Michael Mann Makes His Case

February 10, 2012 at 12:15 am 18 comments

I approached the podium a few minutes before Michael Mann was scheduled to speak Thursday afternoon to ask him a simple question: Were all those police out front there because of him?

“Probably,” he smiled. “I think they’re probably superfluous, but it’s better to be safe.”

I’ve gone to probably a dozen Penn State Forum lunches in the past five years, and Thursday’s event at the Penn Stater Hotel was the first in which I’d seen a police presence. Three armed campus police officers—one from a K-9 unit—stood outside the packed conference room in which Mann spoke. I imagine they were there to stem any potential unrest after ads appeared on local radio this week urging people to boycott or protest Mann’s speech; I imagine those officers were aware as well that Mann has received death threats because of his work.

Mann, of course, is a climatologist, Penn State professor of meteorology and geosciences, and director of the University’s Earth Systems Science Center. If you know his name, it’s probably less because of his work—including his role in developing the iconic “hockey stick” model for measuring long-term global warming—than the reaction to it. U.S. Senators, state attorneys general, and TV pundits (among many others) have all gone after Mann in an attempt to discredit findings that show the reality and alarming rate of man-made global warming. If he’s not the favorite target of climate change deniers, he’s near the top of the list.

Mann’s speech Thursday was titled “Confronting the Climate Change Challenge,” and like his new book, The Hockey Stick and the Climate Wars, its focus was split between a plain-spoken, fact-based primer on global warming and the political battle that has emerged over the science—with Mann entrenched on the proverbial front lines. Talking about his place in the midst of the conflict, Mann says “political lightning rod” was never among his career goals. “I was a reluctant combatant,” he said. “As scientists, we have no preparation for the situations we find ourselves in. We have to be quick studies. But over time, I’ve embraced that role. I can think of no better purpose to engage myself in.”

I first met Mann about five years ago, when I moderated a roundtable discussion of Penn State experts on global warming. I remember thinking at the time that this unassuming, admittedly nerdy guy—he writes in his new book about skipping the weekend party scene in high school to write computer programs with like-minded friends—seemed an unlikely candidate to be publicly defending the scientific consensus on climate change. But Mann is certain that his work, so thoroughly vetted at this point by colleagues and foes alike, stands up; he’s also motivated. Before taking audience questions for 25 minutes on Thursday, he ended his prepared presentation with an image of his young daughter. “This is an ethical issue,” Mann said. And, clearly, a personal one.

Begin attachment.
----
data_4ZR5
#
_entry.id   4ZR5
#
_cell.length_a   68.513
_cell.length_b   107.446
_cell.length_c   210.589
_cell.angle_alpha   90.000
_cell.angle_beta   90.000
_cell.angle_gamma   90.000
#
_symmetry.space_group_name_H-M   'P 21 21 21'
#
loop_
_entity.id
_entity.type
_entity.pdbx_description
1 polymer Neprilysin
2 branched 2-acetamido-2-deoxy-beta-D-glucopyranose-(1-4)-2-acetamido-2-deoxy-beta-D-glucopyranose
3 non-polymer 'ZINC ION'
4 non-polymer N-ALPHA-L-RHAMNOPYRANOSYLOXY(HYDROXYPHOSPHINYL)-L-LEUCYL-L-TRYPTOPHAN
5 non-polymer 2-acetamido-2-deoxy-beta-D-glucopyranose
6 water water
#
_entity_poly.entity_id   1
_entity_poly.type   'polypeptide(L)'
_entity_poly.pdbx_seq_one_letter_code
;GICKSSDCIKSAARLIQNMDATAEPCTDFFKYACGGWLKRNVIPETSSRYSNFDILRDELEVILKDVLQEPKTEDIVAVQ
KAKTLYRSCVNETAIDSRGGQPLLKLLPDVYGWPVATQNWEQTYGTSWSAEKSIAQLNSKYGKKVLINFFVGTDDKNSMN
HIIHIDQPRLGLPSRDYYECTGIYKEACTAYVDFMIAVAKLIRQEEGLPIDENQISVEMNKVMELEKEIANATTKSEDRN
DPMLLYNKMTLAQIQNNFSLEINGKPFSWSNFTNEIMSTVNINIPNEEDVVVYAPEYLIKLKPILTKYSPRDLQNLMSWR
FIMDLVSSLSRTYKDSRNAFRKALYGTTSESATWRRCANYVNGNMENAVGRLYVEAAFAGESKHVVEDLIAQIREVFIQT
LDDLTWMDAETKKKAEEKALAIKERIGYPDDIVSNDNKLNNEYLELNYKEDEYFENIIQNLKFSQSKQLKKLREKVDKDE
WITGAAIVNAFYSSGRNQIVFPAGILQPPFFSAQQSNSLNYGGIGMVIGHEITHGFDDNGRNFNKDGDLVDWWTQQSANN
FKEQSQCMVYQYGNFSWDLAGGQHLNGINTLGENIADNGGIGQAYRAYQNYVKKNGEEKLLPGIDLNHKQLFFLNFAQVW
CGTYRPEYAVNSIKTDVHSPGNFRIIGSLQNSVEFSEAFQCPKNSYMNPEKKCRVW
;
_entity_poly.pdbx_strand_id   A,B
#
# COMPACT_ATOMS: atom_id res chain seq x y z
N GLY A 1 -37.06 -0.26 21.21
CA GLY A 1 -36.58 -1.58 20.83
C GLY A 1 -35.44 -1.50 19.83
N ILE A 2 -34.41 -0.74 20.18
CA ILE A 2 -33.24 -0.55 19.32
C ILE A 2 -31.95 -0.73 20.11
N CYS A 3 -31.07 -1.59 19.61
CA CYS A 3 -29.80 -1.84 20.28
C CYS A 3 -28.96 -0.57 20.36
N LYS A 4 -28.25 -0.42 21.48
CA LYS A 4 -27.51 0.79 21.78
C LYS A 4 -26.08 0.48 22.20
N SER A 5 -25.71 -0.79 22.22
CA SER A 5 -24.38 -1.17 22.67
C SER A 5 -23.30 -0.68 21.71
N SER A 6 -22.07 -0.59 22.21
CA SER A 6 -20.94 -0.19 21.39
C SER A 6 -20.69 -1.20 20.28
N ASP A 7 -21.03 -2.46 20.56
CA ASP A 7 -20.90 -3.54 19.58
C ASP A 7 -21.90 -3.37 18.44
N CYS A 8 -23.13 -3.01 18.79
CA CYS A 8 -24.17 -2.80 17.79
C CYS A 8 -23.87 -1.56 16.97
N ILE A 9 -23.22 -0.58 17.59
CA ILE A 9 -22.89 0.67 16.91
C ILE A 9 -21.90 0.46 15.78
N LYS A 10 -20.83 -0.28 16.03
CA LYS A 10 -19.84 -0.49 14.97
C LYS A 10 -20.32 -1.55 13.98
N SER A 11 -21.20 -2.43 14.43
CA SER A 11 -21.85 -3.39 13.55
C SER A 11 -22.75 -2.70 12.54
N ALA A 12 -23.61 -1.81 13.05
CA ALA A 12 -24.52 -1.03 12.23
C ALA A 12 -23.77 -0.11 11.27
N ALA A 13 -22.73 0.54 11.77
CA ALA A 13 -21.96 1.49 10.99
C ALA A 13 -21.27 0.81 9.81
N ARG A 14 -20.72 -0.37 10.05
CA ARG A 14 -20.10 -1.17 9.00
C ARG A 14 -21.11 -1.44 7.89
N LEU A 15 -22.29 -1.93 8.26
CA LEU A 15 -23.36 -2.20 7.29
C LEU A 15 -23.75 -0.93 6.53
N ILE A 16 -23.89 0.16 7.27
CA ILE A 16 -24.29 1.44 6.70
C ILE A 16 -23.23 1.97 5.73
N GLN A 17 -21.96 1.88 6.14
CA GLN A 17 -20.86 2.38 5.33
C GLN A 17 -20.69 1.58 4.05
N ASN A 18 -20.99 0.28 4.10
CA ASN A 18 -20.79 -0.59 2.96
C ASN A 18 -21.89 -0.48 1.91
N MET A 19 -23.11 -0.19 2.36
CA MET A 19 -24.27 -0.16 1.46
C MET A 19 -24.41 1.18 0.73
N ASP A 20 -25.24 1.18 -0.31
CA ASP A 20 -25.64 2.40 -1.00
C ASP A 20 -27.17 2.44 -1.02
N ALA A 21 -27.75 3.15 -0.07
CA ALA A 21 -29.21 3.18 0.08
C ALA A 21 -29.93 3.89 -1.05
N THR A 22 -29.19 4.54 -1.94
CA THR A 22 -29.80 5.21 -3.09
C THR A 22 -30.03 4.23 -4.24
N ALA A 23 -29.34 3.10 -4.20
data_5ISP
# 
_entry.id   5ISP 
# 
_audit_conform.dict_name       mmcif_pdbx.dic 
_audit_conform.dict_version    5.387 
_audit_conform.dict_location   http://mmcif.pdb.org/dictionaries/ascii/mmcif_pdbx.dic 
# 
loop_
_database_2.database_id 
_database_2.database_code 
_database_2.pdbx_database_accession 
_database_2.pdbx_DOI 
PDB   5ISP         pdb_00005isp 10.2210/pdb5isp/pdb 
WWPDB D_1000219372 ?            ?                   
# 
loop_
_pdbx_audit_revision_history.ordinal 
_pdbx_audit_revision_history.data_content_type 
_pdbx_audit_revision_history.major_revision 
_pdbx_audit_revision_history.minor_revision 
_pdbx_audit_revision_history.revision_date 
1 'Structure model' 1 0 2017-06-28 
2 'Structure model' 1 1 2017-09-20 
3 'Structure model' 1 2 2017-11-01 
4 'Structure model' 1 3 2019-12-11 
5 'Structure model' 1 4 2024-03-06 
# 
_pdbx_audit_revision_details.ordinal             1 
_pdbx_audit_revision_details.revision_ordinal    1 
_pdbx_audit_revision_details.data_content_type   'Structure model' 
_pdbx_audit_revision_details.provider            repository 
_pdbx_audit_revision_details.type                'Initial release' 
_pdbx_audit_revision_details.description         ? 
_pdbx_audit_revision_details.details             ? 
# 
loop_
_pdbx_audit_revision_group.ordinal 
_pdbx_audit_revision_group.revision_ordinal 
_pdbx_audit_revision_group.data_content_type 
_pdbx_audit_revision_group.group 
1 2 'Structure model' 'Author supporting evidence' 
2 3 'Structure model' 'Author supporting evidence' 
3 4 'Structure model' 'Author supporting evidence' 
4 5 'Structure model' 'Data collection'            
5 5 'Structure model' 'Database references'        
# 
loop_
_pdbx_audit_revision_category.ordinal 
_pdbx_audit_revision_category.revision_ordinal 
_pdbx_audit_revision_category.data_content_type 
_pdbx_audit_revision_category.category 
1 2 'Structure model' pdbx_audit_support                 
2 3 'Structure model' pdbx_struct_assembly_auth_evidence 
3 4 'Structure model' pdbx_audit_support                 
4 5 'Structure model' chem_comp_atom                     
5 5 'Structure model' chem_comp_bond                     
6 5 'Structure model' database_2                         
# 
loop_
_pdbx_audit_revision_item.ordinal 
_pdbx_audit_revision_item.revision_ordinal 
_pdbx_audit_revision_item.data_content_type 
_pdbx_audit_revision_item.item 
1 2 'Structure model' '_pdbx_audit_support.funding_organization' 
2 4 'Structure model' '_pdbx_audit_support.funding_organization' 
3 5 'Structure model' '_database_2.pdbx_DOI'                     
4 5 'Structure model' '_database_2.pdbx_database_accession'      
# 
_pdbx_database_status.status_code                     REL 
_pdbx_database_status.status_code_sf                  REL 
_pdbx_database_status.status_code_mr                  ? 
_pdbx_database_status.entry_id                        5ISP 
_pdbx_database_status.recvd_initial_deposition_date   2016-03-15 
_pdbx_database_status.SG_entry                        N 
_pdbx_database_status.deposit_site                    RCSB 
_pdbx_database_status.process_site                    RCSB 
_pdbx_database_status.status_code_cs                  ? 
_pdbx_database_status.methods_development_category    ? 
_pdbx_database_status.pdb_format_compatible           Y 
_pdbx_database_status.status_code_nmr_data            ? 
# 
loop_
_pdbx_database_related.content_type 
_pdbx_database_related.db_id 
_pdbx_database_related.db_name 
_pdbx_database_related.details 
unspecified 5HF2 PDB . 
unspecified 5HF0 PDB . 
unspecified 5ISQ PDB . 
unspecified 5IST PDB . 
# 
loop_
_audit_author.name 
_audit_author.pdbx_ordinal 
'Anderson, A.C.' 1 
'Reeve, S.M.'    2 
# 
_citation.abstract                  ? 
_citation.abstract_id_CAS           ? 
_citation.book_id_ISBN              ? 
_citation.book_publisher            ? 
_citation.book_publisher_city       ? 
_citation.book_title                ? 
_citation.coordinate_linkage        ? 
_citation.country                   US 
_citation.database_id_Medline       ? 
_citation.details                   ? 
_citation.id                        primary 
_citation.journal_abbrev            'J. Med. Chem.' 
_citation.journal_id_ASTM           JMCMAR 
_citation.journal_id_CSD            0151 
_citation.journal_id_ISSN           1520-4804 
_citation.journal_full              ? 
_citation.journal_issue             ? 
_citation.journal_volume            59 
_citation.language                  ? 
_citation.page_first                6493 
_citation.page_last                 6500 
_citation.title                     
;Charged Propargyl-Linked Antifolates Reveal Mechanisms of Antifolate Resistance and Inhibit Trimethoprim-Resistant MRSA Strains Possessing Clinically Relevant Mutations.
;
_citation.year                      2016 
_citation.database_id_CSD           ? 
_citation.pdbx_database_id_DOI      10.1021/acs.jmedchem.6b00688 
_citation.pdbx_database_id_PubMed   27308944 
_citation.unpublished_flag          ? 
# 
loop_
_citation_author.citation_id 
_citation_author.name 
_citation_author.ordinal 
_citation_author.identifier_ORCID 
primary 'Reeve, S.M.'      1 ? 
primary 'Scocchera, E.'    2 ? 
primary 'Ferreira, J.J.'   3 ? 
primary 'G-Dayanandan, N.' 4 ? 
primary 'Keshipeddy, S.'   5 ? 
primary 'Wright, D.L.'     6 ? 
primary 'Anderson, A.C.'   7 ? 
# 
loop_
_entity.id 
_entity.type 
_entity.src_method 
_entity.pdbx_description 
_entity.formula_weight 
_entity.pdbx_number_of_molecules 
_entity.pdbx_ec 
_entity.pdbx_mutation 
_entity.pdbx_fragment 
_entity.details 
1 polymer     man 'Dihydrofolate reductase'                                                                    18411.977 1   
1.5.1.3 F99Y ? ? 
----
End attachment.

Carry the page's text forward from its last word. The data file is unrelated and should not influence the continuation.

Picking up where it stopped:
I know it’s nearly impossible for some to put politics aside on this topic, but I think an hour spent listening to a scientist like Mann—one of many at Penn State, including fellow Nobel Prize winner Richard Alley, whom Mann called “probably the best communicator” on climate science—defend his work and his purpose would help. Death threats and constant public challenges to his work would seem an awful lot to cope with for someone who didn’t believe deeply in its validity and importance.

Ryan Jones, senior editor

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Entry filed under: Controversy, Earth & Mineral Sciences, Faculty, University Park. Tags: , , , , .

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18 Comments Add your own

  • 1. Barry  |  February 10, 2012 at 10:53 am

    It is unfortunate that a Penn Stater senior editor was unable or unwilling to simply ask the campus police who had assigned them, and then gone to the source to determine the reasons. That sort of reporting might have made for much more interesting reading. Serious climate science readers are much more interested in facts than in what authors (Mann included) imagine.

  • [...] Read the entire post. Share this:PrintEmailMoreStumbleUponTwitterFacebookDiggRedditLike this:LikeBe the first to like this post. This entry was posted in Climate Change. Bookmark the permalink. ← Mann or Myth: Part 4 [...]

  • 3. psumba  |  February 10, 2012 at 11:00 am

    I try to understand and keep an open mind on both sides of the climate change debate. I have no doubt of Dr. Mann’s commitment to his ideas. I’m concerned, though, when any scientist uses emotional arguments (our kids) to advocate his scientific position. Would he be as protective of our kids on other immediate issues that are certain to threaten their near-term future … like our out of control federal budget deficits and unfunded governmental liabilities?

    Both Joe Paterno and Michael Mann were significant rainmakers ($$$) for the university! I wish that Joe Paterno received the same level of “due diligence” from Penn State that Michael Mann received. This refers to when Dr. Mann was investigated by Penn State due to claims that he doctored his data to fit the conclusions that he wanted to reach.

    If Dr. Mann were found to be guilty, this would have been as big a scandal as the one that claimed Paterno … but with much greater impact because it would have tainted the academic research side of the university!

    Where can we learn more about that internal investigation? I’ve heard too may people use the expression “whitewash” when referring to it. It would make it personally easier to defend PSU against those charges if we knew more about the details of the investigation.

  • 4. R. Shearer  |  February 10, 2012 at 8:35 pm

    On the contrary, psumba, the PSU investigation of Mann was a whitewash just as the early investigations of the Sandusky scandal. You have identified the reasons for both…$$$.